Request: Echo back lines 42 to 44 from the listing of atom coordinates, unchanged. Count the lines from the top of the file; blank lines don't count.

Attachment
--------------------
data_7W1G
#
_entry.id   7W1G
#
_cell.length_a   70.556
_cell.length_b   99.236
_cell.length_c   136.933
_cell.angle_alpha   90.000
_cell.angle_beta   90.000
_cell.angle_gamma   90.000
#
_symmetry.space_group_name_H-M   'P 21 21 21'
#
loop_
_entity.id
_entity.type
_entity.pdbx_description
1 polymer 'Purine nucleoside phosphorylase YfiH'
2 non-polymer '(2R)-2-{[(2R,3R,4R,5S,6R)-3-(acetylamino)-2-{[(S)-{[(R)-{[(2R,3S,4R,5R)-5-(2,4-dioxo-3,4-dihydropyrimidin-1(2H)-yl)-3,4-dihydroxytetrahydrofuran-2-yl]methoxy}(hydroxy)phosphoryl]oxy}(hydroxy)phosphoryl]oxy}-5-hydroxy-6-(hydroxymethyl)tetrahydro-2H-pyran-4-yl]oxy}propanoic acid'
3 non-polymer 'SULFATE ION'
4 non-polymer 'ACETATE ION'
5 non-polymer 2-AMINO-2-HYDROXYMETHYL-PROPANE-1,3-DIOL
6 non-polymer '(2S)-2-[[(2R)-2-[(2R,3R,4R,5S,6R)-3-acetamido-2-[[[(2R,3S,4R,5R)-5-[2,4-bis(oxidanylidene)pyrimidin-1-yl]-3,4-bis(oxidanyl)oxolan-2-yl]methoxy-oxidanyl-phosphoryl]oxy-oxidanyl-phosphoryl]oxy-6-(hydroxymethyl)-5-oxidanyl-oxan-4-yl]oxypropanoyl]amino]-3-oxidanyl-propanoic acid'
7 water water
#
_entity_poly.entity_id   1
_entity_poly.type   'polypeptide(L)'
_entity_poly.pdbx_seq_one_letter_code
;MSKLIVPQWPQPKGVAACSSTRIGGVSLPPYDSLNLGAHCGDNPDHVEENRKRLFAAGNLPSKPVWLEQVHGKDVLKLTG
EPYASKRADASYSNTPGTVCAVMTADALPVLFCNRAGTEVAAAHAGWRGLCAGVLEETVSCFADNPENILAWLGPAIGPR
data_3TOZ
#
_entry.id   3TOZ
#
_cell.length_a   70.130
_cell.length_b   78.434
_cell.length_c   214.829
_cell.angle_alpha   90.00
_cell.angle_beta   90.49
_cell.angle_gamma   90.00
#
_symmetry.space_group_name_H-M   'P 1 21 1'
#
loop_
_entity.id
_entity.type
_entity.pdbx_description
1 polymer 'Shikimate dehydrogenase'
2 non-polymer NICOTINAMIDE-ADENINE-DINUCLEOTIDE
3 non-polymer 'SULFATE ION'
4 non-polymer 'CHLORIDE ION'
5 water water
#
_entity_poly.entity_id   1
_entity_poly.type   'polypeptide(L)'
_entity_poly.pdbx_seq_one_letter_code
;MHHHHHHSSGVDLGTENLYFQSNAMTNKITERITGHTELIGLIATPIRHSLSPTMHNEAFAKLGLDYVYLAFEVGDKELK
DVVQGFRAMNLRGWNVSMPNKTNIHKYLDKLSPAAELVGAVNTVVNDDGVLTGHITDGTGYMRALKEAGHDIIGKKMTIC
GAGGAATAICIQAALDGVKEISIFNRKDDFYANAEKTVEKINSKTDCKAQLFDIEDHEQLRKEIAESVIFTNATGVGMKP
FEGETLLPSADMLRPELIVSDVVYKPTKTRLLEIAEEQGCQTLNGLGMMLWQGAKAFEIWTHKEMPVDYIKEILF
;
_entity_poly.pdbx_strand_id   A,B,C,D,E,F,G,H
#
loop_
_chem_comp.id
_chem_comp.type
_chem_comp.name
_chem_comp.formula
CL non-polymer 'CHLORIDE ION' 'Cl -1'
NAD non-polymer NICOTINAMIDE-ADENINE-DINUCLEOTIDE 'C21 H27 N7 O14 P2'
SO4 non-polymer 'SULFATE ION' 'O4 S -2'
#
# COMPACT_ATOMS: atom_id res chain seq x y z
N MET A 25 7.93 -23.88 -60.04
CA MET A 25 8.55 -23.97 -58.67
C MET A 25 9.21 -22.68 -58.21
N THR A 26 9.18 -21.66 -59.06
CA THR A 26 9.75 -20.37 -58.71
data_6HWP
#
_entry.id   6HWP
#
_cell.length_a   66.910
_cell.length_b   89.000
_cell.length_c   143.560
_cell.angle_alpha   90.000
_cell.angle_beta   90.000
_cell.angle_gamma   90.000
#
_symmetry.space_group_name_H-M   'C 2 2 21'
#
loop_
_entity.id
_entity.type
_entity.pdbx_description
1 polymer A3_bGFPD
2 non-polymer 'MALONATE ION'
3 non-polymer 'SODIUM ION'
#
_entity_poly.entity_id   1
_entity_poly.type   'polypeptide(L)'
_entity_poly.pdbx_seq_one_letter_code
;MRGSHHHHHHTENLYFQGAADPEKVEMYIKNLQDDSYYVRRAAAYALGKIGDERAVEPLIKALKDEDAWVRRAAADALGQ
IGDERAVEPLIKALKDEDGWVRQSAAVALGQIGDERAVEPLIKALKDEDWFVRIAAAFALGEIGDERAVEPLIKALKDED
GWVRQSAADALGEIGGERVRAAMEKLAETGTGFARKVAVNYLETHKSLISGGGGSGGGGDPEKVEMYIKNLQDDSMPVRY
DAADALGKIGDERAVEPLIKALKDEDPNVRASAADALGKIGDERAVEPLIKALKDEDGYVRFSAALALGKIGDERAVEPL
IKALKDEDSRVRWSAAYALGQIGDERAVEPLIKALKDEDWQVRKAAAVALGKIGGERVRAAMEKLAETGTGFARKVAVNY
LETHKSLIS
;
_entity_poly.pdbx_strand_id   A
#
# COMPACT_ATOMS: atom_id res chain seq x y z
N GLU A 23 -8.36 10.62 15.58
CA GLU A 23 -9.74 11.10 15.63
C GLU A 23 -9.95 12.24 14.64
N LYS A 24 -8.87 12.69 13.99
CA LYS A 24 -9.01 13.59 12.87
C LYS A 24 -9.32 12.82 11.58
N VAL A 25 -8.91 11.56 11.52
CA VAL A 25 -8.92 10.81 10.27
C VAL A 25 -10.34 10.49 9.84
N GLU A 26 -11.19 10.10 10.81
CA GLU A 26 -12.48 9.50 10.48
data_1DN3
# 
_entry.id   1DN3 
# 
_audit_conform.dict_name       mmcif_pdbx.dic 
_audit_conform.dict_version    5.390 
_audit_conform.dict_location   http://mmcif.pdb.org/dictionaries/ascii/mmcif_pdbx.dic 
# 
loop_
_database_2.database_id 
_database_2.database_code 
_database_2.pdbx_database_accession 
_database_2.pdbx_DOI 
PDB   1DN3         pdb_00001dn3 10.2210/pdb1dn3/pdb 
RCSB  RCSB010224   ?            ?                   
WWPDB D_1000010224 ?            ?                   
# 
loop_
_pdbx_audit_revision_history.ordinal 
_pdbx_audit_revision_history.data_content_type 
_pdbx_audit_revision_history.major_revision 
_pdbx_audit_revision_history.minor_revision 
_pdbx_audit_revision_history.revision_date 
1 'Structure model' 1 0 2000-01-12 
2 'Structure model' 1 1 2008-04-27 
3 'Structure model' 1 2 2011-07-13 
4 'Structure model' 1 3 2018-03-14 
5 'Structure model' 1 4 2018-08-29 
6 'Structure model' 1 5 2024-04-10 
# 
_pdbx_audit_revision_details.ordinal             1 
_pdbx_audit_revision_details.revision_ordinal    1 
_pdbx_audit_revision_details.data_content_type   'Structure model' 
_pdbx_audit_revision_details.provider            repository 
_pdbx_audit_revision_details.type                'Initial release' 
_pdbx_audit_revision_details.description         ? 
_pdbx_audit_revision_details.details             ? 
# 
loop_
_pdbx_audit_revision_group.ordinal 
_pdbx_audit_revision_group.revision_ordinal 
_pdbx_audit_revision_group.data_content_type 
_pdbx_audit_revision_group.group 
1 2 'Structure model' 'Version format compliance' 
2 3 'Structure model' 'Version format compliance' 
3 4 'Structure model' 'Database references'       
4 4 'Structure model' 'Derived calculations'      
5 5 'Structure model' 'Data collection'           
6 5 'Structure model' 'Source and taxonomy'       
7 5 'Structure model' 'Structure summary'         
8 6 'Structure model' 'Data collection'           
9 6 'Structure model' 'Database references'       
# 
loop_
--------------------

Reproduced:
_symmetry.space_group_name_H-M   'P 1 21 1'
#
loop_